This one's going to be tough, because right now I have a four-way tie for first place. I'll have a think on this a while before deciding my final placements. (And voting has yet to open.... 😞)
Doctor Who, "Resolution"
I'm not really a Whovian as such; that is, I'm not one of the fans who's watched it for years and years and could describe every tic on David Tennant's or Peter Capaldi's faces. I did get interested when Jodie Whittaker took over the role, and watched a few episodes of her first season--I was particularly impressed by "Demons of the Punjab." I've also read a bit about the Daleks, but know very little of their storied history. So this was a sort of new antagonist for me, and I must say I wasn't overly impressed.
To be sure, part of this was the fact that the Daleks are what? Fifty-some years old, and created in an era when television special effects were decidedly primitive? Now, I know modern Who tends to revel in its cheesiness, and that was certainly in evidence here. But for crying out loud, in spite of all the Doctor's dire warnings about the Dalek, in its metal shell the thing looked like an overgrown, awkward, bumpy chess piece. I kept wondering why the Doctor just didn't angle the Tardis in and knock it over, because I couldn't see how it could get up. It was actually more frightening in its alien squid form.
(Of course, that led to the most cringey, facepalming moment of the entire episode, when the female guest star went to check out the odd sound, and spotted said alien squid perched on the wall. Then she proceeded to approach the squid--despite my screaming at my monitor, "OH FOR FRAK'S SAKE HAVE YOU NEVER WATCHED ALIEN OR ANY HORROR MOVIE EVER,"--and touch the damn thing.)
To be sure, the Doctor and companions succeeded in sloughing the Dalek off Ryan's father's back and into space--while somehow avoiding simultaneously dumping all of the Tardis's oxygen supply--but the entire storyline just seemed mediocre to me. The subplot with Ryan and his father was slightly more interesting, but the episode as a whole was simply not that good.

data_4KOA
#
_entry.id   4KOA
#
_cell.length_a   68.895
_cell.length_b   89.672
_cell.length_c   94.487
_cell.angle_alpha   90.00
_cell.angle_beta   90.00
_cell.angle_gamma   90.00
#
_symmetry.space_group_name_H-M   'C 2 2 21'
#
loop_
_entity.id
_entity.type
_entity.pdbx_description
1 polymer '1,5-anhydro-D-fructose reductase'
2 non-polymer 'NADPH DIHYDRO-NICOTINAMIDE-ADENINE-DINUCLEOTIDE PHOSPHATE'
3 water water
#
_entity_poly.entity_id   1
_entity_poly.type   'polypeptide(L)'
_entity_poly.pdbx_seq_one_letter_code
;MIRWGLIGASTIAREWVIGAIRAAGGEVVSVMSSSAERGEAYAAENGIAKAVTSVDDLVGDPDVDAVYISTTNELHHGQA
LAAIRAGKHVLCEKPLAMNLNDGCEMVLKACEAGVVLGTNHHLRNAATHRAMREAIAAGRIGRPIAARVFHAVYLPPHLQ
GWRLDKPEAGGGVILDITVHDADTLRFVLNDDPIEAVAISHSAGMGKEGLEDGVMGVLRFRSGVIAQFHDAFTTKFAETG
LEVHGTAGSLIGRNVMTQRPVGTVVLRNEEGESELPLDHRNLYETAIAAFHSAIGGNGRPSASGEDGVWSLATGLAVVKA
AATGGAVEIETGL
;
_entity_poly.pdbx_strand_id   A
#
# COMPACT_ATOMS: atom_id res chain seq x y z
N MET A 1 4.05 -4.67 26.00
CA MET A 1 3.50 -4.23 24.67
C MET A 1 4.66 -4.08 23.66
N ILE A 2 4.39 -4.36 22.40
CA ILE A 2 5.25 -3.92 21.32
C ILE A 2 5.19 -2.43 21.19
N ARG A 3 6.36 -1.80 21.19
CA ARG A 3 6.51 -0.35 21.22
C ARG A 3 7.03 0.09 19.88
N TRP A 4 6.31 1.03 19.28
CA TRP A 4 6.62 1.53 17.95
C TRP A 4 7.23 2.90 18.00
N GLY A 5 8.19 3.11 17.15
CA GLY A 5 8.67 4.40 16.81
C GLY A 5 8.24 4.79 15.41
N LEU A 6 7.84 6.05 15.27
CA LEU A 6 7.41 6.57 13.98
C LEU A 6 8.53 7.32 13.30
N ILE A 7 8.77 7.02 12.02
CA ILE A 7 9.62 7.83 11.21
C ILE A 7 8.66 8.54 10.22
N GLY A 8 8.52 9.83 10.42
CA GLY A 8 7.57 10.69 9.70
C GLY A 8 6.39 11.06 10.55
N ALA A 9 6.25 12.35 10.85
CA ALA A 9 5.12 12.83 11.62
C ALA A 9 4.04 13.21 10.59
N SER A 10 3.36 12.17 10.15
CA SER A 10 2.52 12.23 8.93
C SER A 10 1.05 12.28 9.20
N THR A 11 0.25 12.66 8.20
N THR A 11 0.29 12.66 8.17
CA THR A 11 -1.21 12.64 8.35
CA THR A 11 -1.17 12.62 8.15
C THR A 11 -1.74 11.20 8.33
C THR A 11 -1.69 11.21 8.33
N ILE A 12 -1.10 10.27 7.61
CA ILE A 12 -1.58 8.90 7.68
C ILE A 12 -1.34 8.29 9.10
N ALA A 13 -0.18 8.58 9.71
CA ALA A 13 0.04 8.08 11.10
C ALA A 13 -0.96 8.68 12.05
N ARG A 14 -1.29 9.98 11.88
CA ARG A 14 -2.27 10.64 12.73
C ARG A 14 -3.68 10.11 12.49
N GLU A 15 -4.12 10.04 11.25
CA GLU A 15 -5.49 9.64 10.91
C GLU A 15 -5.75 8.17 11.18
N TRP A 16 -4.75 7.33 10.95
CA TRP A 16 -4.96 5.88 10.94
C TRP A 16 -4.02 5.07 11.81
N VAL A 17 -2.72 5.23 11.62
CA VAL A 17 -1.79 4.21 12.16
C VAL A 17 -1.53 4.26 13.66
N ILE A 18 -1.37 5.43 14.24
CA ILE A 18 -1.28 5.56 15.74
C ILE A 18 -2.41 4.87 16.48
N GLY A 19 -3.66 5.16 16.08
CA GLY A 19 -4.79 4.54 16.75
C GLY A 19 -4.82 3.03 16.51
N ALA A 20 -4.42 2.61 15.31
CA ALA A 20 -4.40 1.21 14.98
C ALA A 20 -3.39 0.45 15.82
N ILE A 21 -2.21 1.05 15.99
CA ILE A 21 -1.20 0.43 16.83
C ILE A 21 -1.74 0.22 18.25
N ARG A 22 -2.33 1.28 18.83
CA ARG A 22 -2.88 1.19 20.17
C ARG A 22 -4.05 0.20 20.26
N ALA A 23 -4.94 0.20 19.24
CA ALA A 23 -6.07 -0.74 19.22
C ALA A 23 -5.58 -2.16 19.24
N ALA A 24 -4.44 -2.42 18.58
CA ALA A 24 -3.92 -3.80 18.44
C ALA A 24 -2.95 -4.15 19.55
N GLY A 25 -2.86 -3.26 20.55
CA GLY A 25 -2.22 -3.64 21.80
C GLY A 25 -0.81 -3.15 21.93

The Good Place, "The Answer"
I kowtow to no one in my dislike of The Good Place. I've tried to watch previous Hugo-nominated episodes, and more often than not couldn't finish them. These people are not funny or even likable, seeming to be more of a collection of exaggerated sitcom stereotypes than real people, and the dialogue doesn't sound like something even semi-real people would say. Having said that, I did finish this episode, but not because I liked the characters any better. Chidi appeared to be stuck at the age of eight until the very end, trying to logic, nitpick and intellectualize his way through life (no wonder his girlfriend walked out on him). I finally realized I liked some of the philosophical ideas the characters were presenting, but I wished said ideas were coming out of anybody but these people's mouths.
We Have a Winnah!
The Expanse, "Cibola Burn"
I nominated one episode of The Expanse Season 4, but it wasn't this one. It was episode 9, "Saeculum." This episode was more of a preparation for season 5 than a proper ending in and of itself. Not that it was't good--it certainly whet my appetite for the upcoming season 5--but I didn't think it represented the best of the season.
The Mandalorian, "Redemption"
Now this was a proper ending, directed by Taika Waititi in his trademarked action-packed, poignant and humorous style. We got a glimpse under Mando's helmet, and saw Pedro Pascal's face! Gina Carano really can act, and did a fine job here! IG-11 had an emotional send-off, and Mando accepted the responsibility of Baby Yoda, setting off at the end to find his people. This was the longest episode of the season, but all the payoffs were definitely here.
Watchmen, "A God Walks Into Abar" and "This Extraordinary Being"
Here we have two episodes from Watchmen's excellent first season, and they're neck and neck for me. "This Extraordinary Being" is more or less a standalone, telling the origin story of the vigilante superhero Hooded Justice, and "A God Walks Into Abar" is more of a love story, recounting the relationship of the show's lead Angela Abar and Dr. Manhattan. This entire first season, of course, is bound up in the history of race relations in America, and retelling the 1921 Tulsa Black Wall Street massacre. Now, of course, it is more pointed and necessary than ever.
Whew. This shows what an embarrassment of riches we have on genre TV and streaming these days, because I think this ballot--as much as I love Good Omens--walks all over the Long Form nominees.